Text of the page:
Using panels of representative consumers who recorded their buying habits and other information in diaries, Home Testing began to build an extensive database of marketing information. Out of this grew the National Purchase Diary Panel, which in 1965 used the initials to become NPD Research, Inc. Aside from running these businesses, which formed the core of what was loosely called the NPD Group, Brenner also founded or bought several other market research companies, including McCullom/Spielman Research in Great Neck, New York; Marketing Evaluations in Port Washington; OPOC Statistics in New York City; Acker Retail Audits in Lyndhurst, New Jersey; Hart Systems in Garden City, New York; and Grocery Laboratory in New York City. Brenner had a major influence on the market research field and is credited with developing such important techniques as monadic product testing, in which a single product is evaluated by respondents over a certain period of time to provide a detailed analysis of its effectiveness and appeal. Brenner was also highly regarded for his willingness to help others in the field. A "one-man personnel agency," he helped scores of acquaintances to find market research jobs and he offered career advice to hundreds. Not only did he make friends in the field, he developed loyal customers. General Foods honored his 25 years of service to the company, as did Philip Morris for 30 years of market research. In 1976, the Advertising Research Foundation named Brenner one of the founding fathers of the research industry, along with the likes of George Gallup and A.C. Nielsen.
New Leadership in 1980s
Brenner was hard working and competitive, traits that led to the development of ulcers. In 1975, he suffered a heart attack. Thereafter, he made an effort to cut back on his work load and during the winter months worked from his Florida home. He retired in 1986 and sold NPD to Tod Johnson, who had been active in running this and other Brenner businesses for some 15 years. Born in Minneapolis in 1944, Johnson earned undergraduate and graduate degrees from Carnegie Mellon University, then started his business career in 1967 with Market Science Associates, Inc, in Des Plaines, Illinois. He became a vice-president, then left the company in 1971 to join Brenner. Johnson was named the president and chief executive officer of NPD Research. In 1980, he took over the same roles at Home Testing Institute, followed by the same arrangement at OPOC Computing two years later. In 1989, NPD Research, Home Testing Institute, and OPOC Computing were merged to form The NPD Group Inc., with Johnson owning the business and serving as president and chief executive officer.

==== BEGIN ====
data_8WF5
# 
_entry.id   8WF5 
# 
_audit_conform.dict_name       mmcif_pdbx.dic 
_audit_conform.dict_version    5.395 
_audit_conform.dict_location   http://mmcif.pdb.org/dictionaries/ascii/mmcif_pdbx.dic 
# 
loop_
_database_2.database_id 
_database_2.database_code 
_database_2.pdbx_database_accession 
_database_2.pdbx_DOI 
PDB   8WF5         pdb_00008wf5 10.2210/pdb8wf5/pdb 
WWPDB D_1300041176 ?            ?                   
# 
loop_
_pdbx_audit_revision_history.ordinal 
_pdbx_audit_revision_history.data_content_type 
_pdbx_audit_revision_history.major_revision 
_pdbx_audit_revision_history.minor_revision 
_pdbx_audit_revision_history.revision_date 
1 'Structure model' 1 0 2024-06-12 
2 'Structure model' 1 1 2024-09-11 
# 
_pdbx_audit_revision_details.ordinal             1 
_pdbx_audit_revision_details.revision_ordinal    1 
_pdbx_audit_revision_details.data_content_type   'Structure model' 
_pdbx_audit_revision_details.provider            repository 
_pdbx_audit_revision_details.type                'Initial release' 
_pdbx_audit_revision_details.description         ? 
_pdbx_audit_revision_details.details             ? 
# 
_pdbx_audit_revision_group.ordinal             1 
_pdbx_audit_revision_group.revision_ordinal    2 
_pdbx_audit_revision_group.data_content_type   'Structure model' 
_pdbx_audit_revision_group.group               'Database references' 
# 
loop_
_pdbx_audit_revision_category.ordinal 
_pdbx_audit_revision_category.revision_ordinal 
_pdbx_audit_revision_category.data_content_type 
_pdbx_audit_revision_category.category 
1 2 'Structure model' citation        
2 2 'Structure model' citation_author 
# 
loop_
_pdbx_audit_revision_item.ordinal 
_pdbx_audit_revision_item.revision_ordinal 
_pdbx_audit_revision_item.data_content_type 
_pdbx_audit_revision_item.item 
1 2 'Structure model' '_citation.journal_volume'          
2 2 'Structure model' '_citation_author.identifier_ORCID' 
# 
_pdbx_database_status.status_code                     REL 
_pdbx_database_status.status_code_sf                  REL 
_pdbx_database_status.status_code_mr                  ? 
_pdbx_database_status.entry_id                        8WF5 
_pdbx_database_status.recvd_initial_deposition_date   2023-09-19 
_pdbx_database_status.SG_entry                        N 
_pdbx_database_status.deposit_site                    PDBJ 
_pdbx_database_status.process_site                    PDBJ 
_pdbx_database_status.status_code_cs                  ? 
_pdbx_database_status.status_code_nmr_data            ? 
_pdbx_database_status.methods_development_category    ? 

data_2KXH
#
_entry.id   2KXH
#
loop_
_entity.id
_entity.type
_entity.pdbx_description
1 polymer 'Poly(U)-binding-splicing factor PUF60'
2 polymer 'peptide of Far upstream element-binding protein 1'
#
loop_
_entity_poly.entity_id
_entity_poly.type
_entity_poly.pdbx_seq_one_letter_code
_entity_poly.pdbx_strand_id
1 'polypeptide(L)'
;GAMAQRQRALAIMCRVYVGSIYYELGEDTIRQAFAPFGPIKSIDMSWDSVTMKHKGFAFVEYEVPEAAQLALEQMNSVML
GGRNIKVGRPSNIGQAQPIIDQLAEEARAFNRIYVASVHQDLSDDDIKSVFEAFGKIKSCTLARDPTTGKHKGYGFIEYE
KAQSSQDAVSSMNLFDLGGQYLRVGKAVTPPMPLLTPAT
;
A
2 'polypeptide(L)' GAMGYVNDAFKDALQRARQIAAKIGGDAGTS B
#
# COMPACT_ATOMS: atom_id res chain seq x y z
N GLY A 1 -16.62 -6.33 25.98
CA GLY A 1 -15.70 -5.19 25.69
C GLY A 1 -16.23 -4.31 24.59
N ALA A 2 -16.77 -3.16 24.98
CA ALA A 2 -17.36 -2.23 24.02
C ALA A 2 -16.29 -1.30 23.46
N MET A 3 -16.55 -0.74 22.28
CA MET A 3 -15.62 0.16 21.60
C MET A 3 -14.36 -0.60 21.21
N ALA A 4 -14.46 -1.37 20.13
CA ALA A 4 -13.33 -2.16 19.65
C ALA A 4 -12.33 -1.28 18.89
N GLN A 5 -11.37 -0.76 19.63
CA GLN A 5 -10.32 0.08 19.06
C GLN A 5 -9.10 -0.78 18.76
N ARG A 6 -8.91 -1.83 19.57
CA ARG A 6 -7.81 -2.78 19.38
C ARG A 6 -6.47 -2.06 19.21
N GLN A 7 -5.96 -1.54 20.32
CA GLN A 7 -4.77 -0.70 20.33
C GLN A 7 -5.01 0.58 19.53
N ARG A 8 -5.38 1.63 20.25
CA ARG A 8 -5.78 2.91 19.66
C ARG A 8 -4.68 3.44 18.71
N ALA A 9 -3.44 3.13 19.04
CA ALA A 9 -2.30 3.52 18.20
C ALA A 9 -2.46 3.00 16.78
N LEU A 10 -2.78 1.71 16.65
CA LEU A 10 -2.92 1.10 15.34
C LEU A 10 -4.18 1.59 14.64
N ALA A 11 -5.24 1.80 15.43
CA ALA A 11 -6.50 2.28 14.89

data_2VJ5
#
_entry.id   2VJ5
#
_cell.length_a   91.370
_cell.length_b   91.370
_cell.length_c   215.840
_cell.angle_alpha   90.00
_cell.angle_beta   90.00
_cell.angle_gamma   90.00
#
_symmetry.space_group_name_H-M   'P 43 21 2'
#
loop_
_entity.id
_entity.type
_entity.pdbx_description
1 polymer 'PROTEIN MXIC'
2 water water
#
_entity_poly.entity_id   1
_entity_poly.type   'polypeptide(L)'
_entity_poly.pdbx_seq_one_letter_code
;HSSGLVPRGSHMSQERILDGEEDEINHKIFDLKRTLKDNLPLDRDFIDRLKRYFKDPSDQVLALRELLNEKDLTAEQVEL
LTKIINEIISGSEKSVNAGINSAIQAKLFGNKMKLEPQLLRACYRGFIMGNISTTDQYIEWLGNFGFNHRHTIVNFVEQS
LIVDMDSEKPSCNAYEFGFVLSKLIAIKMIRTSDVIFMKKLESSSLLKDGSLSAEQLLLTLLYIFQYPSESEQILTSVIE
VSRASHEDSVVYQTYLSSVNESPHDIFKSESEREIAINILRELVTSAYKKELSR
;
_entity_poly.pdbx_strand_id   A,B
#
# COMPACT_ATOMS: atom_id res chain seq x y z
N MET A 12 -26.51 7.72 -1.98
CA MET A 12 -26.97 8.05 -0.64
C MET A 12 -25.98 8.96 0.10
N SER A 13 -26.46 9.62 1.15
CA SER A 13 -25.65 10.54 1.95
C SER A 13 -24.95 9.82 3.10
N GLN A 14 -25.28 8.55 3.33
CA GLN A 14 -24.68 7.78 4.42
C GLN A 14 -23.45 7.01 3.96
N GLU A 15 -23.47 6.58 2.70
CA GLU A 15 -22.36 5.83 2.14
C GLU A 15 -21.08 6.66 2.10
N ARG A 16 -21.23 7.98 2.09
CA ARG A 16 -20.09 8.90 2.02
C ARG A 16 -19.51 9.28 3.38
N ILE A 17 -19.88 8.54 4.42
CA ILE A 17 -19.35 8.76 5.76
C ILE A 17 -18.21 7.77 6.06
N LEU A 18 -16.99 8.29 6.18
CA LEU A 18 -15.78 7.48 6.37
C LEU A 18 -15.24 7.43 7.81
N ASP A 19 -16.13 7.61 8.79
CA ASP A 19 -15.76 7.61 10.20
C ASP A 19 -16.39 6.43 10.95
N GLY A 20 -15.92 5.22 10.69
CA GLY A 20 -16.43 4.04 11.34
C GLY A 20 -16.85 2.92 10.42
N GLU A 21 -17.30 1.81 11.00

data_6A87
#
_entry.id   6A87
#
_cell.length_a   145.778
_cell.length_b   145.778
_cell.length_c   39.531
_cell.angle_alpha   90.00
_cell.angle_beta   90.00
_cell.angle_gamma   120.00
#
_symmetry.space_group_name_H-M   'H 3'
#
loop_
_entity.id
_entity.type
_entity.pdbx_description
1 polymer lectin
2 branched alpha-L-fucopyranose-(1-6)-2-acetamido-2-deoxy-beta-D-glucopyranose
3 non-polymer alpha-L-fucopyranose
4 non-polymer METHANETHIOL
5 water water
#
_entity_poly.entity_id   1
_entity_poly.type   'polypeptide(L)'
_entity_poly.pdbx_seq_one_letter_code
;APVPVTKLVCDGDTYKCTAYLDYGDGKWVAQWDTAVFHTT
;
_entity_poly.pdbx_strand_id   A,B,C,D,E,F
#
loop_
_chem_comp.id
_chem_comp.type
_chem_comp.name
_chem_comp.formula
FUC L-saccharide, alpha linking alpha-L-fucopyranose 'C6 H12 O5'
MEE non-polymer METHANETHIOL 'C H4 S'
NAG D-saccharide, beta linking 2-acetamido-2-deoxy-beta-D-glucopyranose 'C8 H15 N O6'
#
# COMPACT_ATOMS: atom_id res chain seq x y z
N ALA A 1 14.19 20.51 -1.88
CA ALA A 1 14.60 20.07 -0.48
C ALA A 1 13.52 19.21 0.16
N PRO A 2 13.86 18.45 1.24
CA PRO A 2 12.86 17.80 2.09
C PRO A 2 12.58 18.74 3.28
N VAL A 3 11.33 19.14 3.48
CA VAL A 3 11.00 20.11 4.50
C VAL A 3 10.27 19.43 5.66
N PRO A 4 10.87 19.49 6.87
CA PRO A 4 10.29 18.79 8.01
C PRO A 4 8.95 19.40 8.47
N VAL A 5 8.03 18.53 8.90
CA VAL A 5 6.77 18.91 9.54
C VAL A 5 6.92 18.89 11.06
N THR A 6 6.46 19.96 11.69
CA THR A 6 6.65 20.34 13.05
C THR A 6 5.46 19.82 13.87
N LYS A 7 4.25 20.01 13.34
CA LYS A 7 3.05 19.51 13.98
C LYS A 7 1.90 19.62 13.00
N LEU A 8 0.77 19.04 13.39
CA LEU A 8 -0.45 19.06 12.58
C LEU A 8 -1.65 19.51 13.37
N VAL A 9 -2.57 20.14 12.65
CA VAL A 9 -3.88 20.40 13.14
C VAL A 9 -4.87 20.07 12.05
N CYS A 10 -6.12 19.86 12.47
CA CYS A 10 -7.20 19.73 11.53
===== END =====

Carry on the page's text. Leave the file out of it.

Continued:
Under Johnson's leadership, NPD enjoyed strong growth and continued the legacy of innovation established by its founder. One of Johnson's greatest contributions was to recognize how NPD's research could be leveraged as a marketing tool for the firm. People liked to read about their own spending habits, and NPD became adept at packaging its data into factoids that hundreds of newspapers and magazines either reprinted or used as the basis for feature articles. During Johnson's first 20 years at the helm, NPD also accomplished a number of firsts. In 1978, it launched the first point-of-sale tracking system for toys. Also during that year, it expanded the concept of syndicated databases beyond packaged goods to other consumer products. In 1981, NPD revolutionized market research in the packaged goods area by introducing the handheld scanner. The company then licensed its scanner technology to A.C. Nielsen in 1987. Along the way, NPD expanded the number of industries it served. It added foodservice in 1975, apparel and toys in 1978, and consumer electronics in 1987. NPD became involved in athletic footwear in 1990, cosmetics and fragrances in 1996, cookware and bakeware in 1996, and fashion footwear in 1997.